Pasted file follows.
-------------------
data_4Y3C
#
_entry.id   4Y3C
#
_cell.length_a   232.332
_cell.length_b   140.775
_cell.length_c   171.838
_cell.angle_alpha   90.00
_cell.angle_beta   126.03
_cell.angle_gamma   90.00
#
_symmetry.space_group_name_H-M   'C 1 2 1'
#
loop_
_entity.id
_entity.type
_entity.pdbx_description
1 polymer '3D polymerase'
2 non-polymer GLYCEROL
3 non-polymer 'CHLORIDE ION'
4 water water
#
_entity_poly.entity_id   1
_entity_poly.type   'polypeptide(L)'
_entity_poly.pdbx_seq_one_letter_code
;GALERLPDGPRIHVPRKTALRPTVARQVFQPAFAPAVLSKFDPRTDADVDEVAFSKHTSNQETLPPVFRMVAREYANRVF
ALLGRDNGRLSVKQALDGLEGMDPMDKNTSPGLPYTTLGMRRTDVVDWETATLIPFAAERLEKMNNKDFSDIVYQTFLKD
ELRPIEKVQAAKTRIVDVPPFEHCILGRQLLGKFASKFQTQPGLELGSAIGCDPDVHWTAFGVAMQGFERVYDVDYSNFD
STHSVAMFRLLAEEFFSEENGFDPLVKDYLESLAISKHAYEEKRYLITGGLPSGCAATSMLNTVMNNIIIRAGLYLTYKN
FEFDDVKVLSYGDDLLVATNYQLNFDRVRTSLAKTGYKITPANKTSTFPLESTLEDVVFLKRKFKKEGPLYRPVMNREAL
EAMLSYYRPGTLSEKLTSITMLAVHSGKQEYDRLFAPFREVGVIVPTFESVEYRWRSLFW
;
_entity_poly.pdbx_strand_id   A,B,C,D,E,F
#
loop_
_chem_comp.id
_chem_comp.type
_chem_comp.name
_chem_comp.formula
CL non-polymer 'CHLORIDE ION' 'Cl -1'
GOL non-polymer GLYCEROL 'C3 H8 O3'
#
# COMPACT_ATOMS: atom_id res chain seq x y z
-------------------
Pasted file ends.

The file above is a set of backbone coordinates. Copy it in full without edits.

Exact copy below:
data_4Y3C
#
_entry.id   4Y3C
#
_cell.length_a   232.332
_cell.length_b   140.775
_cell.length_c   171.838
_cell.angle_alpha   90.00
_cell.angle_beta   126.03
_cell.angle_gamma   90.00
#
_symmetry.space_group_name_H-M   'C 1 2 1'
#
loop_
_entity.id
_entity.type
_entity.pdbx_description
1 polymer '3D polymerase'
2 non-polymer GLYCEROL
3 non-polymer 'CHLORIDE ION'
4 water water
#
_entity_poly.entity_id   1
_entity_poly.type   'polypeptide(L)'
_entity_poly.pdbx_seq_one_letter_code
;GALERLPDGPRIHVPRKTALRPTVARQVFQPAFAPAVLSKFDPRTDADVDEVAFSKHTSNQETLPPVFRMVAREYANRVF
ALLGRDNGRLSVKQALDGLEGMDPMDKNTSPGLPYTTLGMRRTDVVDWETATLIPFAAERLEKMNNKDFSDIVYQTFLKD
ELRPIEKVQAAKTRIVDVPPFEHCILGRQLLGKFASKFQTQPGLELGSAIGCDPDVHWTAFGVAMQGFERVYDVDYSNFD
STHSVAMFRLLAEEFFSEENGFDPLVKDYLESLAISKHAYEEKRYLITGGLPSGCAATSMLNTVMNNIIIRAGLYLTYKN
FEFDDVKVLSYGDDLLVATNYQLNFDRVRTSLAKTGYKITPANKTSTFPLESTLEDVVFLKRKFKKEGPLYRPVMNREAL
EAMLSYYRPGTLSEKLTSITMLAVHSGKQEYDRLFAPFREVGVIVPTFESVEYRWRSLFW
;
_entity_poly.pdbx_strand_id   A,B,C,D,E,F
#
loop_
_chem_comp.id
_chem_comp.type
_chem_comp.name
_chem_comp.formula
CL non-polymer 'CHLORIDE ION' 'Cl -1'
GOL non-polymer GLYCEROL 'C3 H8 O3'
#
# COMPACT_ATOMS: atom_id res chain seq x y z